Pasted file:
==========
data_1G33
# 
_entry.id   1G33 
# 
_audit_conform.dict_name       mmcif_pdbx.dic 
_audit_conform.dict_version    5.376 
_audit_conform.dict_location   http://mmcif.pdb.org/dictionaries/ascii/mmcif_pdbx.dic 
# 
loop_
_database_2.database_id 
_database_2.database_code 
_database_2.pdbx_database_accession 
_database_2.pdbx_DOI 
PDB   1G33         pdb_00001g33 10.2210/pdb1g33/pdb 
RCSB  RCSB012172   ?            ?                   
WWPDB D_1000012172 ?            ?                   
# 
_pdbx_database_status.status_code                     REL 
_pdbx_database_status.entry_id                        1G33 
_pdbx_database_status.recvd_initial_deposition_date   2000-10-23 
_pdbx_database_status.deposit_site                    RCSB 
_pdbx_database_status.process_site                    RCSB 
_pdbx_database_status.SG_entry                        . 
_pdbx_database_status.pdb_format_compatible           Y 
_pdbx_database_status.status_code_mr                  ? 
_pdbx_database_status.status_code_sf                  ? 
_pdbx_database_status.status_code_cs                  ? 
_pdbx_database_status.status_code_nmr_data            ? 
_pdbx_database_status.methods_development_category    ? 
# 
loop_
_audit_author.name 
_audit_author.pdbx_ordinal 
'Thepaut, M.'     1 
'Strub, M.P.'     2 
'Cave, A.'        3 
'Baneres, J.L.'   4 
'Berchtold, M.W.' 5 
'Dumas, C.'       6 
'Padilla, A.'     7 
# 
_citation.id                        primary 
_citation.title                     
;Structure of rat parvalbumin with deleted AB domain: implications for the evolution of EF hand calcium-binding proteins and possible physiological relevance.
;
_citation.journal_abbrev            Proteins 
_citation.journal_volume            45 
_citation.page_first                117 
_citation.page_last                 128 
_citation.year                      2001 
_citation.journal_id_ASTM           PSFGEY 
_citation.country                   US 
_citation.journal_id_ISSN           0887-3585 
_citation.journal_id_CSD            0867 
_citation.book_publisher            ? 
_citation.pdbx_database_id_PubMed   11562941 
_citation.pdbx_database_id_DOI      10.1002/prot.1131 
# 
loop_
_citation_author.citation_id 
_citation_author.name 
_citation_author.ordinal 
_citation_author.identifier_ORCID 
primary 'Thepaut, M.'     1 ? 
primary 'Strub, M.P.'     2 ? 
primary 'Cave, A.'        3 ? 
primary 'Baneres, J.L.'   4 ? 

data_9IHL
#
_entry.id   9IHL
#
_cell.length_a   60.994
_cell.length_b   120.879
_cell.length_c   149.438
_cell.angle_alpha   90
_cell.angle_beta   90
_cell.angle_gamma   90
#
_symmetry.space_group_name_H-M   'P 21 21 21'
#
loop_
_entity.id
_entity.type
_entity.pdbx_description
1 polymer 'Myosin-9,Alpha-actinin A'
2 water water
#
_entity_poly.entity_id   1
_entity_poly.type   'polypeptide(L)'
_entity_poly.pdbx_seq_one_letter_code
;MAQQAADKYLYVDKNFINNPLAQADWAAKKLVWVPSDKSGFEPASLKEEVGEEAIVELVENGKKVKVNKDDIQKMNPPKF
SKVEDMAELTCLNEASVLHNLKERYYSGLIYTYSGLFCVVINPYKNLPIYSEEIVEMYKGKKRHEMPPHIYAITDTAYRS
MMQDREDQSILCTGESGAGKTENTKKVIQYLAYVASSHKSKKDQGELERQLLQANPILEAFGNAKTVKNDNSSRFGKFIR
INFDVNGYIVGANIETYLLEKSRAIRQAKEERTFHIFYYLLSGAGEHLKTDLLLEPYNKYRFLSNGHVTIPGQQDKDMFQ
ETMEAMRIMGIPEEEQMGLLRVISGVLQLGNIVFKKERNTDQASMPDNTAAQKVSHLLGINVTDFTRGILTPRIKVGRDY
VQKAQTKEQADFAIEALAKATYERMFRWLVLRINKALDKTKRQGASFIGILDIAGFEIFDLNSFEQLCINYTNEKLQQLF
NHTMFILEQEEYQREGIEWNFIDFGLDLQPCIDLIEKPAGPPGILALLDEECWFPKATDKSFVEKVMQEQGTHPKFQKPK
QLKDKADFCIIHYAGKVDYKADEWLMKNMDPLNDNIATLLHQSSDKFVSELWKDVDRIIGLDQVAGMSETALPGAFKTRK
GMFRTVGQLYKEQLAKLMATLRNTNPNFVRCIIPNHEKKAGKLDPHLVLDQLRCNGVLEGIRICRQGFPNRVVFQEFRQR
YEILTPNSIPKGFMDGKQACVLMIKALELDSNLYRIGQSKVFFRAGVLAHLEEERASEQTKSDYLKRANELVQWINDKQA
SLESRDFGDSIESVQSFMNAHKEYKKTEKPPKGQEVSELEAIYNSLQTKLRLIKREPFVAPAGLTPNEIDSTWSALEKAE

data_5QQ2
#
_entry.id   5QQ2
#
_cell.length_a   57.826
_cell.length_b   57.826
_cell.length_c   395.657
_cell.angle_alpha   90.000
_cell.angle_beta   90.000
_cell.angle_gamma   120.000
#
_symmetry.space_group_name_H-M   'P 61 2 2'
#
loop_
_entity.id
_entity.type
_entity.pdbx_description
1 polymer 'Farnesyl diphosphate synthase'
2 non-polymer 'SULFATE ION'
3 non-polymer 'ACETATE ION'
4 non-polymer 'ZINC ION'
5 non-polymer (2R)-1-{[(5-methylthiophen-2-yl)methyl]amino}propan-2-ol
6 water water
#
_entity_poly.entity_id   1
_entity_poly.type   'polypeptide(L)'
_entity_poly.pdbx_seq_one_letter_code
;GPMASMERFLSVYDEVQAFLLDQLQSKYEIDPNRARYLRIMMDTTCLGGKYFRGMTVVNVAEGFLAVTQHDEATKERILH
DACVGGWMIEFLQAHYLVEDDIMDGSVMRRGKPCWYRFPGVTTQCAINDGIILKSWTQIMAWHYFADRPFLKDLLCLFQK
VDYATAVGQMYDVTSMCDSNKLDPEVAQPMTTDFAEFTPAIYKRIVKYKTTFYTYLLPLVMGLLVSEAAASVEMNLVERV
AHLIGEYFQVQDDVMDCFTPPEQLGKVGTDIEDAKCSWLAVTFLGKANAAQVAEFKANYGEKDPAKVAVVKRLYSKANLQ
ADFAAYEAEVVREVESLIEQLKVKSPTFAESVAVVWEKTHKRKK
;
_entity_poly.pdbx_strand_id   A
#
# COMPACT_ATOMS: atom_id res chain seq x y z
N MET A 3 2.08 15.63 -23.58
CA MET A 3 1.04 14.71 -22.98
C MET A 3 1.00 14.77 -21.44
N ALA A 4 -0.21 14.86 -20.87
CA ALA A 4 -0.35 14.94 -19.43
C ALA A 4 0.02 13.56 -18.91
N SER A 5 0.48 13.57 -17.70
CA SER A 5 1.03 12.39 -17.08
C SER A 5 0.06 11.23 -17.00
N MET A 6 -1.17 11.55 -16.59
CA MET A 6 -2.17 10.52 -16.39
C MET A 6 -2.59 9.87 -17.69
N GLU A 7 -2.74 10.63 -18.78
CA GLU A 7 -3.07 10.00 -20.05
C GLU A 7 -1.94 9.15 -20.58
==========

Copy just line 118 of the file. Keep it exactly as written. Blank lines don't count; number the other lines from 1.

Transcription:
_entity.pdbx_description